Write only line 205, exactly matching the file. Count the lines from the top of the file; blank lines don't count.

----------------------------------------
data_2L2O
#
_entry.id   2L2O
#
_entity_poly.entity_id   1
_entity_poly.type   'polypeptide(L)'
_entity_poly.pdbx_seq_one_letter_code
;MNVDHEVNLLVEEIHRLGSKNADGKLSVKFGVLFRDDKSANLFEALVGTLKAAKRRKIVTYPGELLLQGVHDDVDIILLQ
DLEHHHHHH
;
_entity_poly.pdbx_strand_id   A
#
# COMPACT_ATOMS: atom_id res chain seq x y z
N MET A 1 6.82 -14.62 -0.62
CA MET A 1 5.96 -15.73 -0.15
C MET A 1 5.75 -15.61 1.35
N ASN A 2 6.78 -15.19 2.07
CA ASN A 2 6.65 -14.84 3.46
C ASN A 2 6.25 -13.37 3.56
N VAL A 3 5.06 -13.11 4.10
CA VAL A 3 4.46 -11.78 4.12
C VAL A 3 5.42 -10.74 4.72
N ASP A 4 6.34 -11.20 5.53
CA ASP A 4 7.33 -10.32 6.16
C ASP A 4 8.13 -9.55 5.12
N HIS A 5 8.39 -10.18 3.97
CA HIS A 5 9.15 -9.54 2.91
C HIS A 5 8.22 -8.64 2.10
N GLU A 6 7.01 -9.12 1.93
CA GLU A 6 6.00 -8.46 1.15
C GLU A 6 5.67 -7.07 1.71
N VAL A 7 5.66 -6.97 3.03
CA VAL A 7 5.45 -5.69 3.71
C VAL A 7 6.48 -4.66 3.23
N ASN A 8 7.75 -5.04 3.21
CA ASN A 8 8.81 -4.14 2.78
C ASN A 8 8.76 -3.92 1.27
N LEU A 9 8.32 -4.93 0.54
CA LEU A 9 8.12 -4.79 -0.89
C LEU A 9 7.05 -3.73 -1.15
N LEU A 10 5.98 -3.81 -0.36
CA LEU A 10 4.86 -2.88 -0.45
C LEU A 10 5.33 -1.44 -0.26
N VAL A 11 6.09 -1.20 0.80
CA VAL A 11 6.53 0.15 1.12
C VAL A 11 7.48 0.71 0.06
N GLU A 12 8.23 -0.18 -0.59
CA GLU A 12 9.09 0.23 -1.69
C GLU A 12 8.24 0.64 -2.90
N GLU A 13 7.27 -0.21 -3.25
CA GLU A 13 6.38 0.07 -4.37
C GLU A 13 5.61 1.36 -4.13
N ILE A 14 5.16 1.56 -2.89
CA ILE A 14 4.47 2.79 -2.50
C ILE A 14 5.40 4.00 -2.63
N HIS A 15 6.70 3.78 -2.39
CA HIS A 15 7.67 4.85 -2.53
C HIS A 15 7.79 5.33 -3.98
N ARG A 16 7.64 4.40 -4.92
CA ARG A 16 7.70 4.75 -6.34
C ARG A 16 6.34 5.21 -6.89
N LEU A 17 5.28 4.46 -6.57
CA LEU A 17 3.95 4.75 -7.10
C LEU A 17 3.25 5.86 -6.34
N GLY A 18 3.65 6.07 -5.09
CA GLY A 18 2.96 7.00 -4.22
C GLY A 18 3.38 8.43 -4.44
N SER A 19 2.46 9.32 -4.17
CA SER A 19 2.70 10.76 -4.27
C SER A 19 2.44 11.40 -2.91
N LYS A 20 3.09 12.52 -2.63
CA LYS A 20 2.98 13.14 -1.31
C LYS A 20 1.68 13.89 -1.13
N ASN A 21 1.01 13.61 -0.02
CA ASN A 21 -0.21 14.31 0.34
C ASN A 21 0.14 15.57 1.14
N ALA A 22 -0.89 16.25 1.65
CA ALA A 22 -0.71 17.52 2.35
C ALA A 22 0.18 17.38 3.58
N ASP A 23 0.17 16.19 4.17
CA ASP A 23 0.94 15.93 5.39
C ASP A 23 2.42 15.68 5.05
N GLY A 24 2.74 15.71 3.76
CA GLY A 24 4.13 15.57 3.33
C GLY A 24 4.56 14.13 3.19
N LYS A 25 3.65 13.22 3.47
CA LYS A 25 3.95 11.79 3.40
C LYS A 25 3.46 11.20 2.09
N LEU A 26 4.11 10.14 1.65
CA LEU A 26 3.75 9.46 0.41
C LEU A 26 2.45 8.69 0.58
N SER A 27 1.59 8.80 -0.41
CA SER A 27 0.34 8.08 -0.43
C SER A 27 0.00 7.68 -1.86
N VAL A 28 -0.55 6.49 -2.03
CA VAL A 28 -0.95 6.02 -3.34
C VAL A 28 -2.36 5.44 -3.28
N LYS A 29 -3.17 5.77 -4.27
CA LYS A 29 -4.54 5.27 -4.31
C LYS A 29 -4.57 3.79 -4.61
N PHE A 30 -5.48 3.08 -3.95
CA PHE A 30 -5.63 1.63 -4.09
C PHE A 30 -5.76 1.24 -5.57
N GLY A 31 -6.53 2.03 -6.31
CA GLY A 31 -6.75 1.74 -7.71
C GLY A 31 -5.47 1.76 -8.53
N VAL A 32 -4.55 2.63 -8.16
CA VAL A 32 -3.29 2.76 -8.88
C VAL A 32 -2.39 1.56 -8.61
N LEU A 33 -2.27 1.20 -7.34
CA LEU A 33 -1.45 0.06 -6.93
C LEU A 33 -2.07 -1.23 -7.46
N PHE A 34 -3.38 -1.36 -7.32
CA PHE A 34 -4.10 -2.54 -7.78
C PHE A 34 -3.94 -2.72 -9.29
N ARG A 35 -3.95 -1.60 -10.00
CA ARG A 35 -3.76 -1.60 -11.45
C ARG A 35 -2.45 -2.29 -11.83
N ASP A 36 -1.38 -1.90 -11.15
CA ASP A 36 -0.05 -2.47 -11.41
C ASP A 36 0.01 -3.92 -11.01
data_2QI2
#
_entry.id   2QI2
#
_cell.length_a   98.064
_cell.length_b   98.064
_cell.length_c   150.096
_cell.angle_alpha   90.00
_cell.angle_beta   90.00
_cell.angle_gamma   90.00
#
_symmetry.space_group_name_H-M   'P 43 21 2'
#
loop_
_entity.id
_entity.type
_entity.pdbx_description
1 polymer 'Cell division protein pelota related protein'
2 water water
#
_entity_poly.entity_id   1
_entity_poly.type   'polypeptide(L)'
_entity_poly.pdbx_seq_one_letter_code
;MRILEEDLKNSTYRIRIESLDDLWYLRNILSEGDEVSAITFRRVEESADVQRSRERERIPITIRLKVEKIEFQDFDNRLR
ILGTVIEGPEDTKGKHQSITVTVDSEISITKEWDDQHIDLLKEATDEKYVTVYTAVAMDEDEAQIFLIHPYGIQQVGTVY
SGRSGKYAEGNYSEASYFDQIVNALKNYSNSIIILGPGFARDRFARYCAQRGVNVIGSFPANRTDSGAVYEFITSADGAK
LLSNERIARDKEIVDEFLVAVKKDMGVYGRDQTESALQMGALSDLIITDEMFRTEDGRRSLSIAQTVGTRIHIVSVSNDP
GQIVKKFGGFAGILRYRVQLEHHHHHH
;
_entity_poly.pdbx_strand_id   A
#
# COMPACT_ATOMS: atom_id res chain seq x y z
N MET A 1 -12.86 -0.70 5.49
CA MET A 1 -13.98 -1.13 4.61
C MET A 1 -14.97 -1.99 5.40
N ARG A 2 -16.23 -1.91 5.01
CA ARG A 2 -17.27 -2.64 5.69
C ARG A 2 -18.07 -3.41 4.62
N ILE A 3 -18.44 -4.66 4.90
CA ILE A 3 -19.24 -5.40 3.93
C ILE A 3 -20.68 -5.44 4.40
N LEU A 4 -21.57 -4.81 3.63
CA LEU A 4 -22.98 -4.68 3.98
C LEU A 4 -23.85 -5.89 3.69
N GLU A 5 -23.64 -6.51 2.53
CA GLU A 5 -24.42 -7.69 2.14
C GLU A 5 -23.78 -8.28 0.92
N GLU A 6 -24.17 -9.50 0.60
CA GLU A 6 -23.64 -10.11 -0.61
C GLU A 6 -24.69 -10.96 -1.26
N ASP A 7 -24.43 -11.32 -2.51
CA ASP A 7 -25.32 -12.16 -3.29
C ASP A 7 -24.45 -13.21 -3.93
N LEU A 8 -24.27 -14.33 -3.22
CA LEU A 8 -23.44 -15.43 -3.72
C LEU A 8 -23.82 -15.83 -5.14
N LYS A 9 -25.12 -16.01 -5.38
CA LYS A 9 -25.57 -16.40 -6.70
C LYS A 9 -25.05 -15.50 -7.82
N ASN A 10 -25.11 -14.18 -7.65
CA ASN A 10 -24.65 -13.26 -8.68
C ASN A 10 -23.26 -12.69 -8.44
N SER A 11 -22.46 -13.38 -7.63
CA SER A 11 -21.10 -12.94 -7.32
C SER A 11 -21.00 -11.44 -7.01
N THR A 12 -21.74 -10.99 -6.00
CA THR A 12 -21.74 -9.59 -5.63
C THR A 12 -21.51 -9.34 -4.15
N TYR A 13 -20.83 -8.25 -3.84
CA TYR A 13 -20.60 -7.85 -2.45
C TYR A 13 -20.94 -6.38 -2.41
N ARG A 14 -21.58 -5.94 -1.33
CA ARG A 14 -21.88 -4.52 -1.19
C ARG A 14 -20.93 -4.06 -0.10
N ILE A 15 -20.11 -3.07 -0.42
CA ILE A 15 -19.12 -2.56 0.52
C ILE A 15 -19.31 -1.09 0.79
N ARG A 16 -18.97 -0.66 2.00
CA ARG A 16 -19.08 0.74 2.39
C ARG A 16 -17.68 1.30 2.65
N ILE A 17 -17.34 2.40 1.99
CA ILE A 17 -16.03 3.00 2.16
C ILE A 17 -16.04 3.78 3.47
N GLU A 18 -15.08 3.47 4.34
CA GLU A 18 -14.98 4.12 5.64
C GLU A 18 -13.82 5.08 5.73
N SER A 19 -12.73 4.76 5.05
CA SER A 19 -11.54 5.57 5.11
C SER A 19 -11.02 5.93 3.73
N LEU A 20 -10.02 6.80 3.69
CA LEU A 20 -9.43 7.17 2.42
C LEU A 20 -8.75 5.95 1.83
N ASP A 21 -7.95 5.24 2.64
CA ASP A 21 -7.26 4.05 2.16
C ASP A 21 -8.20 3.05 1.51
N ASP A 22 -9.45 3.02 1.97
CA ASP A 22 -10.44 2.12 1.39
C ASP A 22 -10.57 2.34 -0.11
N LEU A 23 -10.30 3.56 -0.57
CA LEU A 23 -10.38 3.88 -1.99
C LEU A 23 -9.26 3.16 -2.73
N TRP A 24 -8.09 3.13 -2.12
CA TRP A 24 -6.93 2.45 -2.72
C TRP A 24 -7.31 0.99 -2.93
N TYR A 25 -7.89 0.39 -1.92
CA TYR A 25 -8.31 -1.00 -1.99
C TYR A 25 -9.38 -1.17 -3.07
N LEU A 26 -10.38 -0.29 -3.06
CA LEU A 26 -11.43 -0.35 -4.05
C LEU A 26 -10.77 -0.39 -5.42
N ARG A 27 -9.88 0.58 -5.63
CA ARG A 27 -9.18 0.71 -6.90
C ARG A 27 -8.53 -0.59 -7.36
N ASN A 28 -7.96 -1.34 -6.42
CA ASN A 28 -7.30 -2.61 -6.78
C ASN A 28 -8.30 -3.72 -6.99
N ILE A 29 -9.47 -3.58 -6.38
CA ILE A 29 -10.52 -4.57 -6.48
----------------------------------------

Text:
N GLU A 18 -15.08 3.47 4.34